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Nitride Intermediates in the Preparation of Columbium, Vanadium, and Tantalum Metals (In Two Parts). 1. Nitride Preparation.
Guidotti-RA; Atkinson-GB; Kesterke-DG
NTIS: PB 248 108 :25 pages
The federal Bureau of Mines has studied the reaction of oxides of columbium, vanadium, and tantalum with ammonia in vertical, gas- solids reactors at temperatures ranging from 300 deg to 1,300 deg c with the goal of preparing nitride intermediates for subsequent preparation of the metals by a thermal-decomposition step. The best nitride conversions were obtained in nonmetal reactors. With cb2o5, v2o3, and v2o5, low-temperature maxima in reaction rates occurred at 800 deg, 800 deg, and 450 deg c, respectively, during oxynitride formation (in al2o3) in 1 atm of pure ammonia. Conversion of the oxynitride, in a second step, to the mononitride was optimum at 1,200 deg c for columbium and 1,050 deg c for vanadium. In the case of ta2o5, the rate of reaction to form ta3n5 (in a single step) was highest at 900 deg c, where the presence of up to 5 percent methane was found to be beneficial; improved results were obtained by conducting the nitriding in a rotary kiln. Optimum space velocities (in the vertical al2o3 reactor) ranged from 5,280 hr-1 for cb2o5 to 7,950 hr-1 for v2o3. Oxide particle size had little effect upon reaction rates. Under fully optimized conditions, products containing less than 1 percent oxygen were readily obtained in under 6 hours.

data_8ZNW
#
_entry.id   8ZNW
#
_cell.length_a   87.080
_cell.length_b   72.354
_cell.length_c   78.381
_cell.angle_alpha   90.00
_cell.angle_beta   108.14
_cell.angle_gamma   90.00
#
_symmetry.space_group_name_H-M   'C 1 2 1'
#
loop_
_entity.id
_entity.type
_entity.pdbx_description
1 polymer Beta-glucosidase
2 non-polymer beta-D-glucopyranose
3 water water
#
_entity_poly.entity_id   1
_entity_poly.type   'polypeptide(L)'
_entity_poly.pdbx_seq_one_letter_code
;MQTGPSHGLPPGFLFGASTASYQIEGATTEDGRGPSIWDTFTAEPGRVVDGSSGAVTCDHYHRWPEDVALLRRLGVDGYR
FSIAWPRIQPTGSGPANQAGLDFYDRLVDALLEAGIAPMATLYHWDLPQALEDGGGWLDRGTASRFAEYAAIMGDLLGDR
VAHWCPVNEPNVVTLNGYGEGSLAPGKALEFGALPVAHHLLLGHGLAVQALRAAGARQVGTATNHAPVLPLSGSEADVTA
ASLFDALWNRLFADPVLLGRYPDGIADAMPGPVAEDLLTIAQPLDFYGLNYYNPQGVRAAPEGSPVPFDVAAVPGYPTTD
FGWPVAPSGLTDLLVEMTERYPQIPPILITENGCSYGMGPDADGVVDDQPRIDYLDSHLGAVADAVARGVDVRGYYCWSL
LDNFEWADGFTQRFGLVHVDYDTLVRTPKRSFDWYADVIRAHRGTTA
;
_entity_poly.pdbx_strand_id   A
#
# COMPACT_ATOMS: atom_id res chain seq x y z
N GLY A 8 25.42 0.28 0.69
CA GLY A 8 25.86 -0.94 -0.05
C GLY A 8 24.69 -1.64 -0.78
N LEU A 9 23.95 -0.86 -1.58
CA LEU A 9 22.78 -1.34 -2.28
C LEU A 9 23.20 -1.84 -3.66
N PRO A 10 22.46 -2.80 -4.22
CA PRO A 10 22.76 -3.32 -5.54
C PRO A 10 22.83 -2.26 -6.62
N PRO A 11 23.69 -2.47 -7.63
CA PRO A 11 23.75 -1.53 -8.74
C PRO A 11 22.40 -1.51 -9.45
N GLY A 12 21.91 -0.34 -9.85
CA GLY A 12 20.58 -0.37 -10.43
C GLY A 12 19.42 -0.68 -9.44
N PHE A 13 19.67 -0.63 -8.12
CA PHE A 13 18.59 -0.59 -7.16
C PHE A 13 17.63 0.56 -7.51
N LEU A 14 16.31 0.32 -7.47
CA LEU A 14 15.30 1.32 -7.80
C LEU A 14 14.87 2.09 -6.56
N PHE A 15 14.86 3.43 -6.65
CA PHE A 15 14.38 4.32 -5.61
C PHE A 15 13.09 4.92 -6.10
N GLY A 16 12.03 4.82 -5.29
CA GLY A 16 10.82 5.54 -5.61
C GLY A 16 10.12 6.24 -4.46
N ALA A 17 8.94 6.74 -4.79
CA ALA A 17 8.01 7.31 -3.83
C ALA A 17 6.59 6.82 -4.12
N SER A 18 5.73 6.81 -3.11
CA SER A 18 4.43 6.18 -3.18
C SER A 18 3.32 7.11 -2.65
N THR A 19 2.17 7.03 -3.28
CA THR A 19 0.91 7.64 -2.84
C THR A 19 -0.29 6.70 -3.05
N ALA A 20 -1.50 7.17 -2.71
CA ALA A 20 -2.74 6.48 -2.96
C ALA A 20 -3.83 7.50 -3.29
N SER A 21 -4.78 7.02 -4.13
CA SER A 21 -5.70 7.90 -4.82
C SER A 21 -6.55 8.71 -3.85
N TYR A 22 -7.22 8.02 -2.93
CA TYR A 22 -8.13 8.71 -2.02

IH; Report of Investigation;
NTIS Accession No.
NTIS: PB 248 108
Page last reviewed: April 12, 2019
Content source: National Institute for Occupational Safety and Health Education and Information Division